Man holds hostages in Indiana bank before surrendering; no injuries, police say | TahoeDailyTribune.com
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Man holds hostages in Indiana bank before surrendering; no injuries, police say

LOWELL, Ind. (AP) – A man armed with a sawed-off shotgun entered a bank and took nine people hostage Tuesday morning before surrendering about four hours later. No one was injured, police said.

The hostages were released as police negotiators talked to the bank manager, who relayed the gunman’s demands. Authorities said David Potchen, 39, of Lowell, asked for two Big Macs and a pack of cigarettes, which were delivered in exchange for two hostages.

Mike Arredondo, chief of the Lake County Sheriff’s Department, said it wasn’t clear if the man was trying to rob the bank. He said when the man walked in, he told bank employees to make sure that the alarm went off and that authorities and the media were alerted.



”He came in with a shotgun and told them to call police and that they were going to be there awhile,” Arredondo said.

FBI agent Bob Reilley said investigators were trying to determine a motive.




”We certainly believe that he had some sort of major personal or financial problem here,” Reilley said.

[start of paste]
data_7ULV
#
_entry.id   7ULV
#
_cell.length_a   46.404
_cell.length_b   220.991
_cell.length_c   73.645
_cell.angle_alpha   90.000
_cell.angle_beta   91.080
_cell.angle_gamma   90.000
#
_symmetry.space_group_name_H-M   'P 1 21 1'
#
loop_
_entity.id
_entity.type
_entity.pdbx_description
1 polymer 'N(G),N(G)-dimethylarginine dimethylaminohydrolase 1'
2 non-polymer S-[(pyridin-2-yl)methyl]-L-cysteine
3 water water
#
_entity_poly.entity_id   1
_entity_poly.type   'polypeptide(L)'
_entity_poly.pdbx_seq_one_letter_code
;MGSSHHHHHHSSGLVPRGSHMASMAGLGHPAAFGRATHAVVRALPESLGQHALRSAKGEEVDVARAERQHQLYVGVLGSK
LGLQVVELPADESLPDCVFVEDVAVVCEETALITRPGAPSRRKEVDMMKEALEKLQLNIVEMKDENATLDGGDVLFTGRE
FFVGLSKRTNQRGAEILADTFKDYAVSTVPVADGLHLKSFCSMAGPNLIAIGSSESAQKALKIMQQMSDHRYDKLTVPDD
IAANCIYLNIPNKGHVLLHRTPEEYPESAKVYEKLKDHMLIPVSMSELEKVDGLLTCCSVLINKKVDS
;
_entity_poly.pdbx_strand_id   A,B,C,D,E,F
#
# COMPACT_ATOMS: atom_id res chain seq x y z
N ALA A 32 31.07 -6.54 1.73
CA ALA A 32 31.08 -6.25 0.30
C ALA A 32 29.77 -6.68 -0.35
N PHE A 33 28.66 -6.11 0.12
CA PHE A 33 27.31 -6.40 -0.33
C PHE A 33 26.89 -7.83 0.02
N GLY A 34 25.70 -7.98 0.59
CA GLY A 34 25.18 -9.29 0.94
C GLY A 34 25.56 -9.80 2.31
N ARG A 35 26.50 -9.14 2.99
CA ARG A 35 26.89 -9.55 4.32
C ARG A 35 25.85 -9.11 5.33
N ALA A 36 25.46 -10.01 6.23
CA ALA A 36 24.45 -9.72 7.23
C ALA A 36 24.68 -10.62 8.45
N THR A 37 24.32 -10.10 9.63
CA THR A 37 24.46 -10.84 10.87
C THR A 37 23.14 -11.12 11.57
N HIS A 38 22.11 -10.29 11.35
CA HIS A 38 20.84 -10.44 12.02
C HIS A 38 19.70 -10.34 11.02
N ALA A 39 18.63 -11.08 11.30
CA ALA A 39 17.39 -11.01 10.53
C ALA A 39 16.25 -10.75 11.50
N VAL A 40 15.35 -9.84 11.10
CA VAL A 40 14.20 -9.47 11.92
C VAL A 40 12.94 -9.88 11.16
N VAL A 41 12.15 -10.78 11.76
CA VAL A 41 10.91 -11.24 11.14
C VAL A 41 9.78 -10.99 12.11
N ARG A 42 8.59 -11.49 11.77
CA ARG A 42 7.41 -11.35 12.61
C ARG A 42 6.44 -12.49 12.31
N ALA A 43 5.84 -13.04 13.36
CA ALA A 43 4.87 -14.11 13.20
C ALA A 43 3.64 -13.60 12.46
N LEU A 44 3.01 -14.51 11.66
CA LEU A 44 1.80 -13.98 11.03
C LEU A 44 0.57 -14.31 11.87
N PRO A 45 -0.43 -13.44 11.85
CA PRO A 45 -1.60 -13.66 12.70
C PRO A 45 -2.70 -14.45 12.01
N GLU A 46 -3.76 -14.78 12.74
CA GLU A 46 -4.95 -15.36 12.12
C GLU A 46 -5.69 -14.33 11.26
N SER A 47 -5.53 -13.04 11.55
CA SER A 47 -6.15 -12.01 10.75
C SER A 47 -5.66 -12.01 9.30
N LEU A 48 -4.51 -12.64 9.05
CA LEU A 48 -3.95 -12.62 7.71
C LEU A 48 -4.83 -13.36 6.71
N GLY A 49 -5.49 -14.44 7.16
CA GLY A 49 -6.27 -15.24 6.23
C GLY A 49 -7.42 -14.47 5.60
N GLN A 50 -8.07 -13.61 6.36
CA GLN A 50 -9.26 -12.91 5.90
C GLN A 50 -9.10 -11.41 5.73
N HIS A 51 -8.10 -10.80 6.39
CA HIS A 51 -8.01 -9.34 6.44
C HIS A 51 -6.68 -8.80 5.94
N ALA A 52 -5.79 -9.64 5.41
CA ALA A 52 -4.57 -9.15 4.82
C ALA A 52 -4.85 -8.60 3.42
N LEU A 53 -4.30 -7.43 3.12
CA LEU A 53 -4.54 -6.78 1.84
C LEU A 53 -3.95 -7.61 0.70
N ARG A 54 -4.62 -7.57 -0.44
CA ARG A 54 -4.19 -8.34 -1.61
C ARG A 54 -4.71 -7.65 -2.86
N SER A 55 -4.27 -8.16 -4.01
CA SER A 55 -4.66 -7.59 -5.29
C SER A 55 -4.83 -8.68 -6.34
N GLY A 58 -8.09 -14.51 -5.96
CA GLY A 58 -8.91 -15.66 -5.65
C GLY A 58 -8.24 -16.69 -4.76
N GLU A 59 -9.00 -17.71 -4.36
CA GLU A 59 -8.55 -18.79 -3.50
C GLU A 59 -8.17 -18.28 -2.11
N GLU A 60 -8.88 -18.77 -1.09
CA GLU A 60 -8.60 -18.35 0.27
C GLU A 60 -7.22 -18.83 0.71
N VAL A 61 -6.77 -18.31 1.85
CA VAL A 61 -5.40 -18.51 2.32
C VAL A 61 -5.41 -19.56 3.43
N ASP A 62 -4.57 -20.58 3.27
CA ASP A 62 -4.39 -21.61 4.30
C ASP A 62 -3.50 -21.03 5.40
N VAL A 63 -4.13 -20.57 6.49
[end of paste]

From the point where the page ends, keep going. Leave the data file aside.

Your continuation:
Records show that Potchen had declared bankruptcy in May of last year.

Michael Schrage, president of Centier Bank, said some of the employees who were held hostage recognized the man as a former customer.

”He might have been without a job and he hadn’t eaten for a while,” Schrage said after speaking with the employees. ”He was really unsure of what he wanted and didn’t know what he wanted to do.”

Once released, the hostages were brought into a department store in a shopping plaza behind the bank. Store employee Josh Wleklinski, 18, said he talked with some of the hostages.

”They were saying he was calm and just wanted food,” Wleklinski said. ”They asked him if he wanted money and he said no. He was calm and he knew what he wanted and it wasn’t the money.”

Nearby Lowell High School had been locked down because of the standoff, as were two nearby restaurants and five schools farther away from the bank.

”We were told not to be really moving around, because the city is in chaos,” town administrator Rick Dal Corobbo said.

Lowell, a rural town of about 7,500 people, is located in northwest Indiana, about 40 miles south of Chicago.


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